In your Aug. 30, article, “SC lawmaker admits supportive response to racist email,” a paragraph began: “The Justice Department has asserted that South Carolina’s law would disproportionately burden African-Americans, who it says are less likely than whites to have or be able to get the types of ID the law requires.” I well remember when during one of President George W. Bush’s State of the Union addresses, a strategically placed citizen of Iraq held up a purple finger indicative of our nation’s tremendous effort to bring democracy to that country. I wonder, was that Iraqi voter required to present a pictured voter ID? How can we as a nation sacrifice so much life and treasure attempting to spread democracy abroad, yet attempt to restrict democracy’s greatest triumph, our right to vote, here in our nation due to unproven accusations of massive voter fraud?
I first heard suspicion of voter fraud in my youth, when John F. Kennedy became our first Catholic president over considerable Protestant resistance. In fact, many forget that Kennedy was the first presidential candidate to seek the newly enfranchised minority vote, obviously because he realized his faith would cost him the southern WASP vote anyway. Still, to this very day, some believe that enough votes of dead people swayed that election. On the other side of that coin, I well remember voter intimidation of minorities, along with the use of poll taxes and fraudulent literacy tests, before those egregious methods were eliminated.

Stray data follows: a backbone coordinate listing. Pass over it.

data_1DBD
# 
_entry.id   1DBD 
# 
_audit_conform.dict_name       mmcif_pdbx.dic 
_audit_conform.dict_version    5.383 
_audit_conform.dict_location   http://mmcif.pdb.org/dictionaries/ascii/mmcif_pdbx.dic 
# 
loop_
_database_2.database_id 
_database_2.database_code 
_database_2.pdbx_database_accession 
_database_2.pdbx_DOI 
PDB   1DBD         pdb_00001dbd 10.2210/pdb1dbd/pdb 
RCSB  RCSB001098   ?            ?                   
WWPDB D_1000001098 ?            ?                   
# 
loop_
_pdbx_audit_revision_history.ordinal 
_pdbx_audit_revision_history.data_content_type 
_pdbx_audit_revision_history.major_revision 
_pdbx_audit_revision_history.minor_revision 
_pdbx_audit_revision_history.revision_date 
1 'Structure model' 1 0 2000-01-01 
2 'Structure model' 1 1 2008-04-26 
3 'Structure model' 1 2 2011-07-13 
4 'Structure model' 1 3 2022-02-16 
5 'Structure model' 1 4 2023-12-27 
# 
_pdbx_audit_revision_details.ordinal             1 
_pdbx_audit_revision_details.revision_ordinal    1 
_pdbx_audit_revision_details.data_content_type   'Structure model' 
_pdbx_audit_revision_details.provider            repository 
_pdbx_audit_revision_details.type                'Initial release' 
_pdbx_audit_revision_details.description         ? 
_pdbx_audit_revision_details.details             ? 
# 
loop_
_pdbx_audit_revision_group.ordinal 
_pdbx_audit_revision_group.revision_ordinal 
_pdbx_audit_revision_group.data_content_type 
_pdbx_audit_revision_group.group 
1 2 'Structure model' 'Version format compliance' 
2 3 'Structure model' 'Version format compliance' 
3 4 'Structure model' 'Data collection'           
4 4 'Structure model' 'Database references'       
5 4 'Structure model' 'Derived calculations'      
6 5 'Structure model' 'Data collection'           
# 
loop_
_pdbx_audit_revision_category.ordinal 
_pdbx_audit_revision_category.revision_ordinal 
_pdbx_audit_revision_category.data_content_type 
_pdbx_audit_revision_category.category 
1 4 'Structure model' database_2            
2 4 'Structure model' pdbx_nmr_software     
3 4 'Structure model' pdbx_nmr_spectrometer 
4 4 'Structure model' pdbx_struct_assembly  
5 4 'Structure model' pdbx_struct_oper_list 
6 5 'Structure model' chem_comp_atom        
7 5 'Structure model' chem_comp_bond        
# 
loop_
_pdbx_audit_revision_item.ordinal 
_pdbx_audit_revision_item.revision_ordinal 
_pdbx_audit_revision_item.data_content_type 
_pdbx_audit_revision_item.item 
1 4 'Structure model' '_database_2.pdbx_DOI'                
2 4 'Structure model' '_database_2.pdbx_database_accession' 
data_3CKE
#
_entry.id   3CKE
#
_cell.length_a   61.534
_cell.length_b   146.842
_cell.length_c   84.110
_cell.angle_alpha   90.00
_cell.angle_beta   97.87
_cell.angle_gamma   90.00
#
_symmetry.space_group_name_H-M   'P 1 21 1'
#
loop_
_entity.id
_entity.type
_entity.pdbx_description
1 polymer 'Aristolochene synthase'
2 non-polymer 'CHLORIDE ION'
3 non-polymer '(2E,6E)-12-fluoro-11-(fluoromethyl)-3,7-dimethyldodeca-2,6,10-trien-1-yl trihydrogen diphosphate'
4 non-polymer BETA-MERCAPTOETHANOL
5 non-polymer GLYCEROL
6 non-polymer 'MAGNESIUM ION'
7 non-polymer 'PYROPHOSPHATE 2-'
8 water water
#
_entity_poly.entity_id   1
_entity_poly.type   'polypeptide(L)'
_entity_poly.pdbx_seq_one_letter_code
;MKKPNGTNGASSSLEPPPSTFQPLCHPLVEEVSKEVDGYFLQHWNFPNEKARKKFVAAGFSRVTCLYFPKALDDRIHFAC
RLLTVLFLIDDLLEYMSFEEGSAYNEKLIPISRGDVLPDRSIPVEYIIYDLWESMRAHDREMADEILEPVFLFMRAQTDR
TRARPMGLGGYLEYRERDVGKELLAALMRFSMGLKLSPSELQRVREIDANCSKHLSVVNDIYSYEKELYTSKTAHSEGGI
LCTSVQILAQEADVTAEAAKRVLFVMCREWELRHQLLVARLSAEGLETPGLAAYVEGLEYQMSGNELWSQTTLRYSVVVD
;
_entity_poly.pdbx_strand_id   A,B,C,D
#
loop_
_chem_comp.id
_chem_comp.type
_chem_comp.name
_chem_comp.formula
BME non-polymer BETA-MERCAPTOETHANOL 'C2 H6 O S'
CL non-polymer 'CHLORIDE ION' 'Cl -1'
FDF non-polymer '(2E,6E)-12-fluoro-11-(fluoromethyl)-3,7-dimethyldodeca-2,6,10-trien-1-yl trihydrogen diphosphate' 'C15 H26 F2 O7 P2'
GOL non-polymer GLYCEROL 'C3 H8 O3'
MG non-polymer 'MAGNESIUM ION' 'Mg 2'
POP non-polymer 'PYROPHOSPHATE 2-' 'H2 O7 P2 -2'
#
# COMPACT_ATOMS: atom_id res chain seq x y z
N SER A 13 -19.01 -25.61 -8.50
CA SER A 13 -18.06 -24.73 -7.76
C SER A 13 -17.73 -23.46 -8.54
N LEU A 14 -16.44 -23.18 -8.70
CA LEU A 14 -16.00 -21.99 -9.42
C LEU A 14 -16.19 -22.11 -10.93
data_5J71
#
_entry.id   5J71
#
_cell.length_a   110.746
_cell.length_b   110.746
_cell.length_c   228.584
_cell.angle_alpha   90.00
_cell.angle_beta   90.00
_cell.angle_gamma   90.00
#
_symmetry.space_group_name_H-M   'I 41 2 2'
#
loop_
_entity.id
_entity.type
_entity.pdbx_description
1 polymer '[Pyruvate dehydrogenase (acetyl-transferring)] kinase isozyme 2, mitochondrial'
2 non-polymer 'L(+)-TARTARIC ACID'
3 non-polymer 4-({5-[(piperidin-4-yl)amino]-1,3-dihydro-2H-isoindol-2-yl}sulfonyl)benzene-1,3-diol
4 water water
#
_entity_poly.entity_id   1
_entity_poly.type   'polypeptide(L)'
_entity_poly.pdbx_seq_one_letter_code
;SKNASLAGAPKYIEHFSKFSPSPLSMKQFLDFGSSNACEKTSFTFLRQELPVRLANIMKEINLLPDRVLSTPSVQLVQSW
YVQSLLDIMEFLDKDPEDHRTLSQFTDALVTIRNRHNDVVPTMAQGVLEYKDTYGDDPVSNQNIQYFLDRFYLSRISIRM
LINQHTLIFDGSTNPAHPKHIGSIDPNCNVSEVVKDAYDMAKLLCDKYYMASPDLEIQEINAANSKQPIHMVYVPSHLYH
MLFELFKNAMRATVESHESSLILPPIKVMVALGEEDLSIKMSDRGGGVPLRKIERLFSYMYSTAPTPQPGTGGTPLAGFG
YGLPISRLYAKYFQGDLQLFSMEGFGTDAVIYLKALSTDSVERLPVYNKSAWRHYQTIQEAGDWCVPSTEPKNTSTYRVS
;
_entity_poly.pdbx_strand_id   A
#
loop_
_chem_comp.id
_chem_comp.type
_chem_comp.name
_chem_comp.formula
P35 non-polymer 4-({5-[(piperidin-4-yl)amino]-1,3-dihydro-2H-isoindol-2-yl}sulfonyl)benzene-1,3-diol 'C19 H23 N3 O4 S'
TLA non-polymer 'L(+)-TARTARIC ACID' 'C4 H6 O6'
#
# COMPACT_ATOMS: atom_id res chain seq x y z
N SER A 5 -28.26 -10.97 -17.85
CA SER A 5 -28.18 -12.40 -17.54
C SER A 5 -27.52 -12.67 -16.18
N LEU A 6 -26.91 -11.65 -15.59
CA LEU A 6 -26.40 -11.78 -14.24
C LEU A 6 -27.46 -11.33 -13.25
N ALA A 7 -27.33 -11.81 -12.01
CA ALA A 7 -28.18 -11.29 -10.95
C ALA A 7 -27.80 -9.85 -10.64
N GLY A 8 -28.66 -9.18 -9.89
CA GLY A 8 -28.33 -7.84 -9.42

Recent studies have found little evidence of voter fraud, and little of that by individual voters at the poles. The majority of successful prosecutions have been for tampering, which were attempts to manipulate large numbers of votes by a single individual, although more may have been involved. Personally, I think pictured voter ID would be a good thing, after a fair and equitable system to utilize such is developed. But this rush to combat an issue which has lain dormant at least since the election of President Kennedy, smacks of preventing citizens of color from voting a second time for our first president of color. If not, why the sudden rush?
Thank you for allowing me to ask.
Robert C. Currie Jr.